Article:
WASHINGTON, D.C. — U.S. Representative Abigail Spanberger today is leading an effort urging the Drug Enforcement Administration (DEA) and Food and Drug Administration (FDA) to provide more answers on their work to end shortages of Attention Deficit Hyperactivity Disorder (ADHD) medications — including Adderall.
On October 12, 2022, the FDA declared a shortage of ingredients used to manufacture Adderall. But since then, the situation has not improved — as Spanberger has heard from Virginians who continue to face difficulties in getting their prescriptions filled. Earlier this year, Spanberger called on the DEA to do more to combat the nationwide Adderall shortage — and in December 2022, she urged the FDA and DEA to build a comprehensive federal response to protect access to the medication for all Virginians and Americans who rely on the drug.
In a letter sent to DEA Administrator Anne Milgram and FDA Commissioner Robert M. Califf, Spanberger and 14 of her colleagues today urged the agencies to provide more information to Congress and the American people on steps being taken to address ongoing shortages of ADHD medications. Additionally, the lawmakers called on the FDA and DEA to work with manufacturers to mitigate future shortages.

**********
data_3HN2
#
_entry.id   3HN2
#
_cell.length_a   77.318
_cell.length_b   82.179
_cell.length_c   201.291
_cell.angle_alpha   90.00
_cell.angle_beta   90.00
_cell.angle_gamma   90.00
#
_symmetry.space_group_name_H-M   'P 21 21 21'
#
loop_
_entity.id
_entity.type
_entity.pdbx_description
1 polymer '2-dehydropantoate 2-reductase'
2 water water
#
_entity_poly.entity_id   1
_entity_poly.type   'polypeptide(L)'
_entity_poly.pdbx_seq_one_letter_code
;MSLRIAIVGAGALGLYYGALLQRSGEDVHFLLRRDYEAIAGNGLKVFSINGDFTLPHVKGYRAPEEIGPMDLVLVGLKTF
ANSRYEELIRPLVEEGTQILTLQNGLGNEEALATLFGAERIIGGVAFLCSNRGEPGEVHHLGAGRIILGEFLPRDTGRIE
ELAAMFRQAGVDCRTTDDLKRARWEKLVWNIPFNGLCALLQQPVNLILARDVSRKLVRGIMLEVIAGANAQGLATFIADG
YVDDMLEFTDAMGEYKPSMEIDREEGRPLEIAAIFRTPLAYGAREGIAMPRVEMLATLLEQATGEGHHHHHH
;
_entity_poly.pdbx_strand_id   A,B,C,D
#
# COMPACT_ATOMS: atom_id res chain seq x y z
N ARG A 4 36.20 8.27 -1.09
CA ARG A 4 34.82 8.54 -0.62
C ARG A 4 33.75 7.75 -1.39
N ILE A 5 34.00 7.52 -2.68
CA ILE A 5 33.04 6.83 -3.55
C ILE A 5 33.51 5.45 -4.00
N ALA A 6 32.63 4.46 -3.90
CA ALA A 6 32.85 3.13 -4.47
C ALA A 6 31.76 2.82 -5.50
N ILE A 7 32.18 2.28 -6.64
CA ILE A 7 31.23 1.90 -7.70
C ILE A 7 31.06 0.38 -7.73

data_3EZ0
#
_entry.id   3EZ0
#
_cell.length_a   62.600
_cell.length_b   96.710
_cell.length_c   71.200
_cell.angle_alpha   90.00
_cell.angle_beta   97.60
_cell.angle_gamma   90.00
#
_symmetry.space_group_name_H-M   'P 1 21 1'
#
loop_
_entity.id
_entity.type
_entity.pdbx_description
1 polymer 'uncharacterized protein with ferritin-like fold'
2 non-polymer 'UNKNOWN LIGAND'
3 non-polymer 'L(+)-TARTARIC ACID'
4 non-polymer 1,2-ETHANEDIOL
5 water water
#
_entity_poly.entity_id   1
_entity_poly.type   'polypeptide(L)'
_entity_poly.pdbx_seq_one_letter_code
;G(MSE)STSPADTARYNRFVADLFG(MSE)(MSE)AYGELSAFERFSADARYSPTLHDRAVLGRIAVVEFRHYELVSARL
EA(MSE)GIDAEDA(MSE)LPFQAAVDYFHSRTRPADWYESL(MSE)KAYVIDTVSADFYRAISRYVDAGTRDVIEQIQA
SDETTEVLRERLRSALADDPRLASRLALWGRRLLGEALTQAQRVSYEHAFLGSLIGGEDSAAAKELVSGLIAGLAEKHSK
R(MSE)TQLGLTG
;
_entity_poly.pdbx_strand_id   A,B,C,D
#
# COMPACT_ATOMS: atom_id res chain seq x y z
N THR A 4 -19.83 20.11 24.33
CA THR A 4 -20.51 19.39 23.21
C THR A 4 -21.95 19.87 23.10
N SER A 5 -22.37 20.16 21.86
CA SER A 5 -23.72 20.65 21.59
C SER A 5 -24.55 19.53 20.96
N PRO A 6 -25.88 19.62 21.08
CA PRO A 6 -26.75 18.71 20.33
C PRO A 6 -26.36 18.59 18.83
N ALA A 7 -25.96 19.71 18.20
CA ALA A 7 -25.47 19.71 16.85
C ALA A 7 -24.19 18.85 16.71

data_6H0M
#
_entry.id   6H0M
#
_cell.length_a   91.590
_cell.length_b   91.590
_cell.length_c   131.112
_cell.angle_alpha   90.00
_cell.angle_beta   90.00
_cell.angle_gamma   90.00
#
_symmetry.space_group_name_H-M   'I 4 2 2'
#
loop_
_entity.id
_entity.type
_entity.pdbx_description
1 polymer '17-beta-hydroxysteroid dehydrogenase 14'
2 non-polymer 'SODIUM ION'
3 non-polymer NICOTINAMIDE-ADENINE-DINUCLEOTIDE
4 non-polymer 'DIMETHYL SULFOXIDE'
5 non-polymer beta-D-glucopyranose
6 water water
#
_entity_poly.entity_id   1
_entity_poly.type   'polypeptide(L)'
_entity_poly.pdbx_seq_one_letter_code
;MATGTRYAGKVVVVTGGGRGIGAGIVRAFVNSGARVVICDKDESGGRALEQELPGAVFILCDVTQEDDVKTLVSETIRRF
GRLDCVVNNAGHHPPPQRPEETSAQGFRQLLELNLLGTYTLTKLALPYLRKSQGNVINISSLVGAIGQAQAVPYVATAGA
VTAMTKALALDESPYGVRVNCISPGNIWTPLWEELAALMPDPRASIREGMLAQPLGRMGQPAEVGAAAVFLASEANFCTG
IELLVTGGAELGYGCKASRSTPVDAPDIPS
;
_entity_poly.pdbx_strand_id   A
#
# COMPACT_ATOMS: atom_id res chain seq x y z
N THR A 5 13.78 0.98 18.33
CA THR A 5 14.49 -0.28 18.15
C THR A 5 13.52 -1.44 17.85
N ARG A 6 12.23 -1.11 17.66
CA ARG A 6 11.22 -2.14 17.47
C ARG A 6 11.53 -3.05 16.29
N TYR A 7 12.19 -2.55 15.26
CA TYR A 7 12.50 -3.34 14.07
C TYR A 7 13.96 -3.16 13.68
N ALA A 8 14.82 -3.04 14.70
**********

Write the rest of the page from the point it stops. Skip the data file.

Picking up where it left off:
“12 months ago, the FDA declared a shortage of Adderall due to ongoing manufacturing delays at Teva. Since then, the situation has only worsened,” said Spanberger and her colleagues. “A September 2023 survey from the National Community Pharmacists Association found that 94 percent of independent community pharmacies reported experiencing shortages of Adderall or generics. Likewise, a recent survey of 10,936 caregivers and adults with ADHD found that nearly 40 percent of patients had trouble filling their prescriptions in the last year. This illustrates the dire situation we have witnessed in our districts.”
The letter continued, “While your efforts to remedy these shortages are appreciated, we must be committed to doing more. Manufacturers and agencies alike must work together to protect patients’ access to essential medications.”
Spanberger’s letter was also signed by U.S. Representatives Nydia Velázquez (D-NY-07), Yadira Caraveo (D-CO-08), Elissa Slotkin (D-MI-07), Jim McGovern (D-MA-02), Don Beyer (D-VA-08), Chellie Pingree (D-ME-01), Brad Schneider (D-IL-10), Paul D. Tonko (D-NY-20), Kathy Manning (D-NC-06), Chris Pappas (D-NH-01), Chris Deluzio (D-PA-17), Sheila Cherfilus-McCormick (D-FL-20), Val Hoyle (D-OR-04), and Haley Stevens (D-MI-11).